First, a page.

Washington: In a breakthrough, researchers have developed the first experimental drug to boost brain synapses lost in Alzheimer`s disease, which may reverse memory loss.
The drug created by researchers at Sanford-Burnham Medical Research Institute, called NitroMemantine, combines two FDA-approved medicines to stop the destructive cascade of changes in the brain that destroys the connections between neurons, leading to memory loss and cognitive decline.
The decade-long study, led by Stuart A Lipton, professor and director of the Del E Webb Center for Neuroscience, Aging, and Stem Cell Research, shows that NitroMemantine can restore synapses, representing the connections between nerve cells (neurons) that have been lost during the progression of Alzheimer`s in the brain, medicalxpress.Com reported.
The focus on a downstream target to treat Alzheimer`s, rather than on amyloid beta plaques and neurofibrillary tangles - approaches which have shown little success - "is very exciting because everyone is now looking for an earlier treatment of the disease," Lipton said.
"These findings actually mean that you might be able to intercede not only early but also a bit later," said Lipton.
And that means that an Alzheimer`s patient may be able to have synaptic connections restored even with plaques and tangles already in his or her brain.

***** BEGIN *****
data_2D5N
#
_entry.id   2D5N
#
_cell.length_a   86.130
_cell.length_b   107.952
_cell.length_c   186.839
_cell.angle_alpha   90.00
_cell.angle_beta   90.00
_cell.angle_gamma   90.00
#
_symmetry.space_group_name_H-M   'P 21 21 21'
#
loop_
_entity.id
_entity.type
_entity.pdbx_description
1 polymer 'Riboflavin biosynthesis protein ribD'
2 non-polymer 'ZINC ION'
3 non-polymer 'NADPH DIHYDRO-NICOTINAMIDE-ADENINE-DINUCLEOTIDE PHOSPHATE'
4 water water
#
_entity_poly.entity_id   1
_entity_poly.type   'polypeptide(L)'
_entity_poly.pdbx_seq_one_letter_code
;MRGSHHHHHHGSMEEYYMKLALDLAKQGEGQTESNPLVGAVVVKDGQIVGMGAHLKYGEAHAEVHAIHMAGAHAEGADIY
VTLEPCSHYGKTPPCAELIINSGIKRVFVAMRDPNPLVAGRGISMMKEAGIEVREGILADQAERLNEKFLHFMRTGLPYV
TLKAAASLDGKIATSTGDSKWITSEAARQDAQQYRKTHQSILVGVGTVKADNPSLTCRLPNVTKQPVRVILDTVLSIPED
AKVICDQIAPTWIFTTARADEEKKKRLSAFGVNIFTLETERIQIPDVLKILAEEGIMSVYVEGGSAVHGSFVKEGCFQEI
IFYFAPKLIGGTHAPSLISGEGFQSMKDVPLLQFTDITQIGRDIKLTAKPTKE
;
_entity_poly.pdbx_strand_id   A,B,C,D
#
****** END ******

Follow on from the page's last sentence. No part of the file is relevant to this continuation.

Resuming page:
In their study, conducted in animal models as well as brain cells derived from human stem cells, Lipton and his team mapped the pathway that leads to synaptic damage in Alzheimer`s.
They found that amyloid beta peptides, which were once thought to injure synapses directly, actually induce the release of excessive amounts of the neurotransmitter glutamate from brain cells called astrocytes that are located adjacent to the nerve cells.
Normal levels of glutamate promote memory and learning, but excessive levels are harmful. In patients suffering from Alzheimer`s disease, excessive glutamate activates extrasynaptic receptors, designated eNMDA receptors (NMDA stands for N-methyl-D-aspartate), which get hyperactivated and in turn lead to synaptic loss.
By shutting down hyperactive eNMDA receptors on diseased neurons, NitroMemantine restores synapses between those neurons, researchers said.
The study was published in the journal Proceedings of the National Academy of Sciences (PNAS).